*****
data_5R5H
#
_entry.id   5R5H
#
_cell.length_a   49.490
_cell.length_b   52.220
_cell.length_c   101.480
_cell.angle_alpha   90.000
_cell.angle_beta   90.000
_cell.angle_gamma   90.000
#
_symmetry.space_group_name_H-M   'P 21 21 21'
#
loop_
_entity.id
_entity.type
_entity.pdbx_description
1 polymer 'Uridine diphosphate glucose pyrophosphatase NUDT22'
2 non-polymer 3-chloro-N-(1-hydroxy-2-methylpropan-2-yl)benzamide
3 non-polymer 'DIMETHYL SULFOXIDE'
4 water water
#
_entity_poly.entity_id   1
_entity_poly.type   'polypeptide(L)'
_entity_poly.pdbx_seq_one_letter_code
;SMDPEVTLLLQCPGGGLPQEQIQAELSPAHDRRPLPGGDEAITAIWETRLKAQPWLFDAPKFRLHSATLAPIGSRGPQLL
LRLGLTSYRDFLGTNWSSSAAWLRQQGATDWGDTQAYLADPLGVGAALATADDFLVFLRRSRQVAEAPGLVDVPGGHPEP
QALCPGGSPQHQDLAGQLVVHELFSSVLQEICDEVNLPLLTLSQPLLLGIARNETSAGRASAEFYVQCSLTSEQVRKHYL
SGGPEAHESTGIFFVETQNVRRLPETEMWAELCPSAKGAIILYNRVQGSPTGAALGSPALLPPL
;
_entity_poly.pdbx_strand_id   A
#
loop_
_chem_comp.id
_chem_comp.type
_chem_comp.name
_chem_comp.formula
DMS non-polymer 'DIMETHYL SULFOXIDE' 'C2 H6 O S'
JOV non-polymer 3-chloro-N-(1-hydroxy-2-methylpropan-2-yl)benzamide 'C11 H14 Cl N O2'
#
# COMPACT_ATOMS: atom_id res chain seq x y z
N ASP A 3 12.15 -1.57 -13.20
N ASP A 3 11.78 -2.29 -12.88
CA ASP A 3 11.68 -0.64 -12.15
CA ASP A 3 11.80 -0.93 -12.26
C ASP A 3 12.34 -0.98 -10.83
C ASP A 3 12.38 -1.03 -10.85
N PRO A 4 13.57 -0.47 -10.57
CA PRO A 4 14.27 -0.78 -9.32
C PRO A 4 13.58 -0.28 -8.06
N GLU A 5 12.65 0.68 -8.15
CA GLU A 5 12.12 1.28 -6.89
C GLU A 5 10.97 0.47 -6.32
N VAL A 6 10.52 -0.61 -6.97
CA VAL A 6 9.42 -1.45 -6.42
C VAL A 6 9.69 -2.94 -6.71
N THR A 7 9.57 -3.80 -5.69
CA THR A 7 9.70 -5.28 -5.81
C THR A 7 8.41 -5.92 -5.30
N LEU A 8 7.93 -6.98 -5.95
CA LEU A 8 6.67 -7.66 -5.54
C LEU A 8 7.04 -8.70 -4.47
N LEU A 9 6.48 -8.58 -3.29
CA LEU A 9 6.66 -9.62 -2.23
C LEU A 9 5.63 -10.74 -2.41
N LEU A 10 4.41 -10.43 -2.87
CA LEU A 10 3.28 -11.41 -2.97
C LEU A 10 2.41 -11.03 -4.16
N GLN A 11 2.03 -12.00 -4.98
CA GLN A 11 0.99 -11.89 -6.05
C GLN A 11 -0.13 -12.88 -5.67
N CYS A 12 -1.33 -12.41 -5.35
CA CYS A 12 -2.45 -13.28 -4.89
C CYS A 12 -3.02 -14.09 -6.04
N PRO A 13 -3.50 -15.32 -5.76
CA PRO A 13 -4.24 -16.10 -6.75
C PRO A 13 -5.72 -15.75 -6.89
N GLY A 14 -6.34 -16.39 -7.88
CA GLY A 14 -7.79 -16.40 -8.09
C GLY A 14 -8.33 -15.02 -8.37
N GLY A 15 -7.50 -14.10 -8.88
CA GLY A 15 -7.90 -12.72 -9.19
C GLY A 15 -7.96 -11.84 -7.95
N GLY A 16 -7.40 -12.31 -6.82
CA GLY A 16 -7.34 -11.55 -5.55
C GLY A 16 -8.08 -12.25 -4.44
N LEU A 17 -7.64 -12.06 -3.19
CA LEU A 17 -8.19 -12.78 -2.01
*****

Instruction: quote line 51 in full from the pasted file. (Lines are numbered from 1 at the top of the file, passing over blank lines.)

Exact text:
N GLU A 5 12.65 0.68 -8.15